|White chocolate cherry chunk. Courtesy of Paula Deen. (Photo credit: Wikipedia)|
Since that time, dozens, no, trillions of websites try to duplicate what FoodTV has achieved, many have failed, while others have succeeded (Epicurious is one of them.) I am not here to talk about the successes and failures of food websites, for this would be a boring post, and I like would cut it off right here (I am leaving that to my other blog that covers things like that). I am here to talk about the changing of the guard, from what FTVN (I am calling it from now on in this post) was known for, the cooking shows.
If you wanted to know how to roast a chicken (and there are people out there who still need to learn how to master that skill), you turn to FTVN, The Rachael Ray Show (who started out at FTVN, and still shows up on occasion), and the late Julia Childs on PBS (who BTW started this whole cooking thing). In the past, you also turned to Paula Deen (my favorite Southern Gal), The Neelys, Big Daddy, and Sunny Anderson (The last three were the only African Americans ever allowed to have a show on FTVN, and succeeded). These shows, along with Giada de Laurentiis and The Barefoot Contessa's Ida Gardner to solve the problem of "What's for dinner". A person could just watch the show, declare that dish was tonight's dinner, and the problem was solved.
There is a show that came to the airwaves about 2 years ago, called Dinners, Drive-ins, and Dives. The star of the show was Guy Fieri, and he just drove from town to town, showcasing that town's eating places. It was (and still is) a place people have turned to, because it was a new show, and it was a change of pace from the ordinary cooking show. It is working, because this show is on several nights in a row for several hours. (At least that's what it is looks like to me.) I am not sure what makes this show so special, because I, personally cannot watch more than two episodes in one day. This is a 30 minute show. To me, it gets rather boring after a while, and I lose interest and turn off the television. Restaurant Impossible and other shows like it make me want to gag, because who wants to see a bad diner being remodeled and the menu overhauled? Apparently, the executives who run FTVN thinks I do. When they do show a cooking show, that show a re-run of a show I have already seen. For example, critics complained about Paula Deen not promoting a healthier southern meal, even when she herself was diagnosed early this year. I would love to see a show with her promoting that lifestyle, but instead, they show re-runs of her shows where butter is all the rage, and there is nothing on the books that show her cutting back. (BTW, I do know she has cut back, because I recently saw her on a HSN promotion (That's The Home Shopping Network, BTW), where she used a little butter, and a lot of healthier ingredients with her demos.)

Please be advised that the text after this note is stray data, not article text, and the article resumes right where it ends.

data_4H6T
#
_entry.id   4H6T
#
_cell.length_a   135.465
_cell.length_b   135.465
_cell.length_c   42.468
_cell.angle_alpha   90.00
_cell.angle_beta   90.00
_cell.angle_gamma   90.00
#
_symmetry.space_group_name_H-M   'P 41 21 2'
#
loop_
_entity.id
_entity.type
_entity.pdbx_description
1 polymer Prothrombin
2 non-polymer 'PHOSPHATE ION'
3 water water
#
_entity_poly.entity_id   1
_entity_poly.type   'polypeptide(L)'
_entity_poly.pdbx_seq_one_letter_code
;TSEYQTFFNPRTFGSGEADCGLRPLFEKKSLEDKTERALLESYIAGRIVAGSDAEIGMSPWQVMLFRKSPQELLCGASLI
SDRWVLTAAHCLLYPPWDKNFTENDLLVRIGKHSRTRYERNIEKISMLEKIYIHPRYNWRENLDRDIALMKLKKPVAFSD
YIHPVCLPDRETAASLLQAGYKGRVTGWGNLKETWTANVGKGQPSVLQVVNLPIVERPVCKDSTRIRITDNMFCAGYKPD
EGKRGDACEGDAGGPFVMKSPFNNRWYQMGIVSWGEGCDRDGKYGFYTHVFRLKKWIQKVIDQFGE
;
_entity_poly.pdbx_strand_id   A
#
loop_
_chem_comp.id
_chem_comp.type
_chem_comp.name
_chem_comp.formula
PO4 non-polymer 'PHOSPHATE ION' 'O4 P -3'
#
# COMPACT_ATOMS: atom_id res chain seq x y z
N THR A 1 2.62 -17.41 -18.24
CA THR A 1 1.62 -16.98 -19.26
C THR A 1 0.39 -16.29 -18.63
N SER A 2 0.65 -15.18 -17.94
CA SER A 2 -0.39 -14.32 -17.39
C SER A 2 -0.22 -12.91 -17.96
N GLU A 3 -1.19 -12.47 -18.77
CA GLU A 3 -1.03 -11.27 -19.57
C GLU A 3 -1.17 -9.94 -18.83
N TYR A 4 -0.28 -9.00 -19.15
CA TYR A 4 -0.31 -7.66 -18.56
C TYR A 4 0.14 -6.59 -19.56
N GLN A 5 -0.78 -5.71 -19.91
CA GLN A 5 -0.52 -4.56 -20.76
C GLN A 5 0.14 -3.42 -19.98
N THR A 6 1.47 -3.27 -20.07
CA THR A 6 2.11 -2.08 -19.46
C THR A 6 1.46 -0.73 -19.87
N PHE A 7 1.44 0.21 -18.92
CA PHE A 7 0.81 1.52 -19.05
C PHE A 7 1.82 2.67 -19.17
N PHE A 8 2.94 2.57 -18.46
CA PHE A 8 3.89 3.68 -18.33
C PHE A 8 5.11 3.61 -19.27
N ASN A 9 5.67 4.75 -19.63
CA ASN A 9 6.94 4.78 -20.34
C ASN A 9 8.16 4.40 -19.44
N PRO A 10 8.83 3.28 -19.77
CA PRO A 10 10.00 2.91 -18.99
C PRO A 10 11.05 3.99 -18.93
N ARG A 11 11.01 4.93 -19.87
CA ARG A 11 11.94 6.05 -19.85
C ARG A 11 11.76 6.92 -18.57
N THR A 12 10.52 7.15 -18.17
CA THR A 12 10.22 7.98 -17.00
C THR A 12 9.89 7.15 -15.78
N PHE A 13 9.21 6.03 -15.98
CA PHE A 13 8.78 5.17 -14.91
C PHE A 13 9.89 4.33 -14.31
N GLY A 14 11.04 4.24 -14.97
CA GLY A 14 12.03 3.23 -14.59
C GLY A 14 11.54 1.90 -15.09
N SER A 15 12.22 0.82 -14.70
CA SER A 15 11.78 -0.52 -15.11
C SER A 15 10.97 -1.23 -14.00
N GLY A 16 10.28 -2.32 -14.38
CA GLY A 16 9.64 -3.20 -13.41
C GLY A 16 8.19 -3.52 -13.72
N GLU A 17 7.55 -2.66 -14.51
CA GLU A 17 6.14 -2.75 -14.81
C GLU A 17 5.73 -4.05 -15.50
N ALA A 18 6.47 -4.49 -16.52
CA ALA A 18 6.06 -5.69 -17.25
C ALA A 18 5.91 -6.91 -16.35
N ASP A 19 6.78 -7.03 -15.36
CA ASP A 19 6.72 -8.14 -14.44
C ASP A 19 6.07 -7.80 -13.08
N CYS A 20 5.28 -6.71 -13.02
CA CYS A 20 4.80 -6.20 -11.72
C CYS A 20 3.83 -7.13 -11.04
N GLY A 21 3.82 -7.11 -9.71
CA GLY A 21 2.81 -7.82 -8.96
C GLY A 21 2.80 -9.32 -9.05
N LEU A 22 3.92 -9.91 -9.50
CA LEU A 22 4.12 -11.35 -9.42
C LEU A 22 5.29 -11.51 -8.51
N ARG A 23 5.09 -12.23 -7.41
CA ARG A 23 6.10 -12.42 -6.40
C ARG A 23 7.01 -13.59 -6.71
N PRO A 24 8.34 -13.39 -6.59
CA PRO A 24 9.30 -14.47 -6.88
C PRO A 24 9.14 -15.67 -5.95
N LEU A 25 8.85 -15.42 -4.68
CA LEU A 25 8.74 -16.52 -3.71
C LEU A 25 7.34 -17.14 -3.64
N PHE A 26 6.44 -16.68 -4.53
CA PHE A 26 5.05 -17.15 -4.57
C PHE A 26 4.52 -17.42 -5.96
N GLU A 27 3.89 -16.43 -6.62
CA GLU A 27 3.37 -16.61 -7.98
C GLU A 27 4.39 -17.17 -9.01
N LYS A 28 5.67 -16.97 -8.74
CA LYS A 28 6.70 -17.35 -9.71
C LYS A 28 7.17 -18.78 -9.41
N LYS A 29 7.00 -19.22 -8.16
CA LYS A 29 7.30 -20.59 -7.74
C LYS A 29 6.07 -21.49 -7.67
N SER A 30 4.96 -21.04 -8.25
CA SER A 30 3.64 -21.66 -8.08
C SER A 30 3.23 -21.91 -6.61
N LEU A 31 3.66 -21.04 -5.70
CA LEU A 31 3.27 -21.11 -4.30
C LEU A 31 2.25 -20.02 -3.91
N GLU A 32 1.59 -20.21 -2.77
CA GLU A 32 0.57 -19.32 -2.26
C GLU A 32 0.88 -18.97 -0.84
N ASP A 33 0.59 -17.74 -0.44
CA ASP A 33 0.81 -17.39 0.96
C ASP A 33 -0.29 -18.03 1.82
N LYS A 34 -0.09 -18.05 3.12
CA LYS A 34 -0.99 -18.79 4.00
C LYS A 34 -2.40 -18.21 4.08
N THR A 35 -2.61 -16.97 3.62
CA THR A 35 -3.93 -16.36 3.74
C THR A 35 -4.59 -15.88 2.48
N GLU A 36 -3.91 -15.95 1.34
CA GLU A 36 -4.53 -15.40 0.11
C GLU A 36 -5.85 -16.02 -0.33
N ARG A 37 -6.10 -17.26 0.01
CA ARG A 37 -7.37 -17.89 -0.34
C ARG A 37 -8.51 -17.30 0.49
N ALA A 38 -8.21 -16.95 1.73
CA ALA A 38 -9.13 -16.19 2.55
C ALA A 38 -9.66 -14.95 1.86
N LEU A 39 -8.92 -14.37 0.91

My recommendation: Please go back to your roots. No more multiple shows of DDD, RI, Contests of who is the worst cook, best cook, iron chef wantabe, and shows of celeb chefs in their younger days. They are all successful because of this channel. Oprah loved Rachael enough to give her a show (RR is on my DCR list to tape). Most people cannot afford to travel to a restaurant by just hopping on a plane, get their fill of the place, and then fly back home. Showing a program once a day will allow cooking (true cooking) shows to emerge, and maybe I will be back as a regular viewer again. let's face it FTVN, you have ran out of ideas, and I am starting to get frustrated with your network. Find something that will wow me, make me coo with envy, and make me run out the local grocery store with keys, IPad, and coupons in hand to grab the ingredients for my next culinary experience. I need something new to fix so show me how to cook again.